October 19, 2016, 3:00pm EST
By November 15th, the biggest investors in the world will be required to disclose a snapshot of what their portfolios looked like at the end of the third quarter.
I suspect we’ll find that Apple was heavily bought during the period.
You might recall, the media was stirring about the second quarter filings (which were reported back in August). Some big names had sold or trimmed stakes in Apple.
But, as I discussed at that time, the Q2 portfolio snapshots came just days following the big surprising Brexit decision in the UK. Global markets swung violently on the news back in June. Remember, between June 23rd and June 27th, the S&P 500 fell as much as 5.7%. It made it all back the subsequent four days.
With that event in mind, billionaire investors David Einhorn, George Soros and Chase Coleman – all had sold Apple shares by the end of the second quarter.
But remember, unlike most stocks they own, they can all trade Apple with virtual anonymity between quarters. The stock is too large for anyone one investor to take a 5% controlling stake, which would trigger the requirement of a 13D or 13G filing with the SEC, which would require updated filings (or amendments) within 10 days of any change in the position size (sell one share, you have to report it).
Einhorn even bragged in one of his investor letter’s this year that they have done a good job of “trading” Apple.
Make no mistake, even with the trimmed stakes of Q2, Apple was (and is) still the “who’s who” of billionaire investor-owned stocks. It was still Einhorn’s largest position into the end of Q2. Buffett swooped in and bought shares near the 52-week low.
When we see the Q3 filings next month, I would expect those that were cutting stakes at the end of Q2, were adding it all back in early Q3. And with the run-up in Apple shares since, up 22% from the June lows, I predict it will be the most bought stock of the third quarter. If that’s true, I predict the media and Wall Street will be talking about how great Apple is again (i.e. analyst upgrades will follow).
In the past month, there’s been a solid take up on the new iPhone 7 for Apple. Importantly, with the iPhone 7 launch, all four major carriers have returned to the model of offering free new iPhones for long term contracts. That’s a huge positive on the stock as a product-cycle driven company. Add to that, there’s no other stock that, if not owned and owned enough, can get a professional money manager fired than Apple. That creates a “fear of missing out” trade in the institutional investor community — pushing them off of the sidelines and back into Apple.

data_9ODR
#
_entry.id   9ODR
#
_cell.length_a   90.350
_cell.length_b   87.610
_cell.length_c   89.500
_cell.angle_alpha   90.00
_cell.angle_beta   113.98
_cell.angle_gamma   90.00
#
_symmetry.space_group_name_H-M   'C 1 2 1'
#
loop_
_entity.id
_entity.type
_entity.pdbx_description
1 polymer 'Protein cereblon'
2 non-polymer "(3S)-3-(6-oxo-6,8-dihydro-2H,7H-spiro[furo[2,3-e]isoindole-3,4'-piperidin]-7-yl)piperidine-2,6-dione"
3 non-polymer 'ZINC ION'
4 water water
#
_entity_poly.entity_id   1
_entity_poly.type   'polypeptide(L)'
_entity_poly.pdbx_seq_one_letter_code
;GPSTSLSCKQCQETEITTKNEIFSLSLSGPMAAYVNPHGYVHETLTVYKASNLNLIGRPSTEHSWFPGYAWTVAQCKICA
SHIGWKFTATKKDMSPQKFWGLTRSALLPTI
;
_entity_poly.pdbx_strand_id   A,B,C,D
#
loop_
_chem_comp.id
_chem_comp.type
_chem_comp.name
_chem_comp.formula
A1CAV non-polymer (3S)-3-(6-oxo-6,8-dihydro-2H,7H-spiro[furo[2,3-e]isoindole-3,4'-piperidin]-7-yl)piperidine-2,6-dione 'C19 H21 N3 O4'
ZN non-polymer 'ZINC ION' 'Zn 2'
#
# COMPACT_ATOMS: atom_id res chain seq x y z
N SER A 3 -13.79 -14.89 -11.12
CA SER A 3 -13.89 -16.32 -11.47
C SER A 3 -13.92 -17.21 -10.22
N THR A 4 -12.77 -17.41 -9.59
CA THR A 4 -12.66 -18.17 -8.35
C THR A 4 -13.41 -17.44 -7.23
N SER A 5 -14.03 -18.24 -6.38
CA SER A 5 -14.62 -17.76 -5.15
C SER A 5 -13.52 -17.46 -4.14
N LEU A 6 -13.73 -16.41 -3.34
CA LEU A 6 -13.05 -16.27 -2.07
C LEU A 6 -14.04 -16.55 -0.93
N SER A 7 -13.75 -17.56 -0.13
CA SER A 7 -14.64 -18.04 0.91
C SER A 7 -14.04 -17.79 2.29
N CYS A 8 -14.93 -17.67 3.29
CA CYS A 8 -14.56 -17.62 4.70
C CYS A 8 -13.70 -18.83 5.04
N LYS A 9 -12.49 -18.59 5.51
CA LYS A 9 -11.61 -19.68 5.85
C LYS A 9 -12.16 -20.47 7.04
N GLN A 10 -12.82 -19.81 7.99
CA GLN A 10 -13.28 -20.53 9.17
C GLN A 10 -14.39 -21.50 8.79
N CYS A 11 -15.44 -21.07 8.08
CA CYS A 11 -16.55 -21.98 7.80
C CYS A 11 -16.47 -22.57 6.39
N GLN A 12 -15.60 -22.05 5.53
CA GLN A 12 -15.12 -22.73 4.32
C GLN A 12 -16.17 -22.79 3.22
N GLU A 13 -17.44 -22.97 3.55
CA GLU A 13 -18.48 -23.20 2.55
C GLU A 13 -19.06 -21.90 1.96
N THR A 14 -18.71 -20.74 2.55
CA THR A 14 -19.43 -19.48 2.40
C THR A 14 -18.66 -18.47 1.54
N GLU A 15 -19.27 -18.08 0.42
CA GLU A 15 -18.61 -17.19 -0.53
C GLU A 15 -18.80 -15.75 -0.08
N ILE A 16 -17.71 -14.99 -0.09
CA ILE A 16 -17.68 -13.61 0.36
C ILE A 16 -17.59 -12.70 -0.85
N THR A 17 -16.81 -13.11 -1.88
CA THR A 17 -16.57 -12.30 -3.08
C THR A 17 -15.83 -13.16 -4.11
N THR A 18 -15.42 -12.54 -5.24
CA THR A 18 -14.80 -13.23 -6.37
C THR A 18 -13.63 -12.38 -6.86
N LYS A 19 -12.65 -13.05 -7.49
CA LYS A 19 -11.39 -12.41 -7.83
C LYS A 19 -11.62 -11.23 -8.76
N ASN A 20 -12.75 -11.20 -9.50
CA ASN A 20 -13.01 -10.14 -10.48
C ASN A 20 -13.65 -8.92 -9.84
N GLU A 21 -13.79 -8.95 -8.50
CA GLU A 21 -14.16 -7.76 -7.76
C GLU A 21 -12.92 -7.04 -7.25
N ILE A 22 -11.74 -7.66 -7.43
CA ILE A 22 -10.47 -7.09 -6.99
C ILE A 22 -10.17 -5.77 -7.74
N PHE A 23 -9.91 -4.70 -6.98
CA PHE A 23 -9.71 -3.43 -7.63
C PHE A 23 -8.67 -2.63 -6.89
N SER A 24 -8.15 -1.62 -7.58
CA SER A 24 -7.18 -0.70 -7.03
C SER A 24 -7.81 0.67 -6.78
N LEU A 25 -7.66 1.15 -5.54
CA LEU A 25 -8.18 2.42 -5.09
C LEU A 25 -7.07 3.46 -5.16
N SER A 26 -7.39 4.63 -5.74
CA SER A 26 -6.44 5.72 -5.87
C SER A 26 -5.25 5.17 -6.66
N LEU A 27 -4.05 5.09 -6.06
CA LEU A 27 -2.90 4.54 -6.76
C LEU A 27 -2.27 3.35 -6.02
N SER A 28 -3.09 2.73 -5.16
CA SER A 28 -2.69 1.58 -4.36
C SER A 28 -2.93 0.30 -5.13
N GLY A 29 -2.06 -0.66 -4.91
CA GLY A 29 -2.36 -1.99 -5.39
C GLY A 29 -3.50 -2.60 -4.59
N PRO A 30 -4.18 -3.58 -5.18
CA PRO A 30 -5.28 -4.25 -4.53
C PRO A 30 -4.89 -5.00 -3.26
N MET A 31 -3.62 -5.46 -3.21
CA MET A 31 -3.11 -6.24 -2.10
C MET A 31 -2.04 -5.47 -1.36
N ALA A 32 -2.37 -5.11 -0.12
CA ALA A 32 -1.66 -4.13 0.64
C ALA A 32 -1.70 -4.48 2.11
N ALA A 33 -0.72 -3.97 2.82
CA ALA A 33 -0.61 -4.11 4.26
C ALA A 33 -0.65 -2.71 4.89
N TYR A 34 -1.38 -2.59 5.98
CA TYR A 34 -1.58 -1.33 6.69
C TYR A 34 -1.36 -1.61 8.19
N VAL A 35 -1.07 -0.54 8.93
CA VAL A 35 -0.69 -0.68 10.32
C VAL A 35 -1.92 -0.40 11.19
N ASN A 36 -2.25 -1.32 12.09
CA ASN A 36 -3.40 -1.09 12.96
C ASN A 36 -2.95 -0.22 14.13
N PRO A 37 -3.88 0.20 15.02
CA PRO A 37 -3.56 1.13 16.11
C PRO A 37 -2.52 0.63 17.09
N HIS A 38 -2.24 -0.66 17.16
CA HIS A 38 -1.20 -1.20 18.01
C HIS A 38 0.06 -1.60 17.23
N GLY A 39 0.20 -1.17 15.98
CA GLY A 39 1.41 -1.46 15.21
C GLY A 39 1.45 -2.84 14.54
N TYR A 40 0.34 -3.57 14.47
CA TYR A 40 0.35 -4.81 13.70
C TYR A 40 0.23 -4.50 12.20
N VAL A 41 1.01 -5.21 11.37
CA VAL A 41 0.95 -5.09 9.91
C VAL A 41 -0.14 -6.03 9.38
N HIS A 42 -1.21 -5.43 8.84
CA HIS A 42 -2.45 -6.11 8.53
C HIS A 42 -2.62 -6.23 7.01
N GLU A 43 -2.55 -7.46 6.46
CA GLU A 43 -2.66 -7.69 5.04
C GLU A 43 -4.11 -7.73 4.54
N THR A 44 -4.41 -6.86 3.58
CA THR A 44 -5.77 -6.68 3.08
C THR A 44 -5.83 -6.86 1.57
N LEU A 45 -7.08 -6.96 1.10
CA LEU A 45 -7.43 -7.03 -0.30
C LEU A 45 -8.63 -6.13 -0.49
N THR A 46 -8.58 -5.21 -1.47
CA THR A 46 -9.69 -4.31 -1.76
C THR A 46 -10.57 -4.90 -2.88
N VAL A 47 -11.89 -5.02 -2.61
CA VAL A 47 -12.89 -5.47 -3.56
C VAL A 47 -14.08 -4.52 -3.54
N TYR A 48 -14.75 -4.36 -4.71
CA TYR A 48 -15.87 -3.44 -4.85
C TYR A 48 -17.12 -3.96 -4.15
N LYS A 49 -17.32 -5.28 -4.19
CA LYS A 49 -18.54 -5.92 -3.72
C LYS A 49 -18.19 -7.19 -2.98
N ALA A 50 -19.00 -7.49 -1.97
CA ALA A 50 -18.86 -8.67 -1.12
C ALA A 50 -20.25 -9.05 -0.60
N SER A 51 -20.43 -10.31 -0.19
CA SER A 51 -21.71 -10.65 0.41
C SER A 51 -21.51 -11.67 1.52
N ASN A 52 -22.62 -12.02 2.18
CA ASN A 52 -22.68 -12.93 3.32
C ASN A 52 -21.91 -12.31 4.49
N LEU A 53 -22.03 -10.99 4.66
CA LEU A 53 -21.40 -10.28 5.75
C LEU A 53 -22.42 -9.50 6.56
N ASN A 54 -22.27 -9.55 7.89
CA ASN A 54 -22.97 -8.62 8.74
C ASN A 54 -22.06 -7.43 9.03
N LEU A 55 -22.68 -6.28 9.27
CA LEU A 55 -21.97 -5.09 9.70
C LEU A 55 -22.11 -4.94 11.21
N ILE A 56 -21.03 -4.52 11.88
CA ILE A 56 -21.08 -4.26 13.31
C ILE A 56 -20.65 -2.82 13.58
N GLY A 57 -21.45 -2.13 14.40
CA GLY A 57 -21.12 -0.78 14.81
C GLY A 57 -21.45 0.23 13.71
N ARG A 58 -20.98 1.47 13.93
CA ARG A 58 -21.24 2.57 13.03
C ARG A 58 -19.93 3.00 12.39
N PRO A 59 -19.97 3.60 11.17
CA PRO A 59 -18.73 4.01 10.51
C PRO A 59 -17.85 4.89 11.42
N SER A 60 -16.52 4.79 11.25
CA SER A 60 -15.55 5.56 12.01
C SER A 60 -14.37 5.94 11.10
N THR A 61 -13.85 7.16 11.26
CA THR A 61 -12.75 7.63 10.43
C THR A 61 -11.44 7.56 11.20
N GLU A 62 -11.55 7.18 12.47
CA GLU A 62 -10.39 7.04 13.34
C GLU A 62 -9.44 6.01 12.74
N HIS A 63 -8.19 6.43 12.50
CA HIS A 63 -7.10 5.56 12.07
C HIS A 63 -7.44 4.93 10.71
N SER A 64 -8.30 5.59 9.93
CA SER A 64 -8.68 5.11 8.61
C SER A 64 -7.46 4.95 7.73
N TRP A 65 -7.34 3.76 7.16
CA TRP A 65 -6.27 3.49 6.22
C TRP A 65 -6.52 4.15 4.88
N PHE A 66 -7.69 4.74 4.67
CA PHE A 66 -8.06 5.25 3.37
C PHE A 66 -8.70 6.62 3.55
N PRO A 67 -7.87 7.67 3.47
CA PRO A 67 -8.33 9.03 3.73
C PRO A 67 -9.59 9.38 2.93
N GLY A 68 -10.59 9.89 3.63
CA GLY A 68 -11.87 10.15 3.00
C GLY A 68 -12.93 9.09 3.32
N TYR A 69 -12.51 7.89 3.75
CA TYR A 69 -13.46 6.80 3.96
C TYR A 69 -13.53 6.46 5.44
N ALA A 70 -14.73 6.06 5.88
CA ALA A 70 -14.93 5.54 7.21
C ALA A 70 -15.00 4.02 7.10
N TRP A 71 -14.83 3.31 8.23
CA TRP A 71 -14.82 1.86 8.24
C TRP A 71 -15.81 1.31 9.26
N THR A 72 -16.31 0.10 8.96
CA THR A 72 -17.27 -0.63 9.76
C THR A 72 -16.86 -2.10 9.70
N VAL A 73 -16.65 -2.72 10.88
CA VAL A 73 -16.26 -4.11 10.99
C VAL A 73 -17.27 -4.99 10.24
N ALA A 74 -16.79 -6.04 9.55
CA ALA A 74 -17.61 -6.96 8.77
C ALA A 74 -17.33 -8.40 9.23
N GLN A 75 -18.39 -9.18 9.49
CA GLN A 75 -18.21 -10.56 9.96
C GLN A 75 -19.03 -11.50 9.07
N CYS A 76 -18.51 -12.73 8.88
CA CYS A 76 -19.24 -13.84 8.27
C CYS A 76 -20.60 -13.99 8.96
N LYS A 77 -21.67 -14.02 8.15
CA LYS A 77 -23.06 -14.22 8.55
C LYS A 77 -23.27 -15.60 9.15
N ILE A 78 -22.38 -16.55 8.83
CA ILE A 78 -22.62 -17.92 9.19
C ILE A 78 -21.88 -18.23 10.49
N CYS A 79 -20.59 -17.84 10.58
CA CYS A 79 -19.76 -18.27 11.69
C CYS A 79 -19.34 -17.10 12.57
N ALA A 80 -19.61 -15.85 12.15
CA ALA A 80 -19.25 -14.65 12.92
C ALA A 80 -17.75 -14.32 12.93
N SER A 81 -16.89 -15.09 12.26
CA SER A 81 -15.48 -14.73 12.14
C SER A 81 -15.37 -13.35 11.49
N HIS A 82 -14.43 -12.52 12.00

But perhaps the most important event for Apple has been the very public implosion of their biggest competitor Samsung. Samsung has been forced to recall their competitive smartphone the Galaxy Note 7 because it’s been bursting into flames. It’s projected to cost the company over $5 billion. Most importantly, it’s positioning Apple, right in the sweetspot of their new product (latest phone) rollout, to take more market share.
If we do indeed find next month that the biggest and smartest investors in the world spent Q3 loading up on Apple, it should give a stamp of approval that sentiment has turned for the stock. Apple remains one of the most undervalued stocks in the S&P 500, with the most powerful fundamentals: it’s cheap at 13x trailing and forward earnings, has an incredible balance sheet with $231 billion in cash, and a high analyst price target of $185 a share.
As I noted last week, the company reported a second consecutive quarter of year-over-year earnings decline in July. But it crushed estimates. The stock took off from $96 and trades today at $117. They report on the most recent quarter on October 25. The consensus earnings estimate is $1.64–which would be a third consecutive year-over-year decline. The recent revisions to that estimate have been down (not surprisingly), which sets up for a beat. The last time Apple reported two consecutive quarters of year-over-year declines was mid-2013. The stock bottomed in that period.
Click here to get started and get your portfolio in line with our Billionaire’s Portfolio.
Today we want to talk about the quarterly SEC filings that came in over the past several days week.
All big investors that are managing over $100 million are required to publicly disclose their holdings every quarter. They have 45 days from the end of the quarter to file that disclosure with the SEC. It’s called a form13F.
While these filings have become very popular fodder for the media, what we care more about is 13D filings. And of course we have our formula for narrowing down the universe to what we deem to be the best ideas.
For a refresher: The 13D forms are disclosures these big investors have to make within 10 days of taking a controlling stake in a company. When you own 5% or more of a company’s stock, it’s considered a controlling stake. In a publicly traded company, with that sized position, you typically become the largest shareholder and, as we know, with that comes influence. Another key attribute of this 13D filing, for us, is that these investors also have to file amendments to the 13D within 10 days of making any change to their position.
By comparison, the 13F filings only offer value to the extent that there is some skilled analysis applied. Thousands of managers file 13Fs every quarter. And the difference in manager talent, strategies and portfolio sizes run the gamut.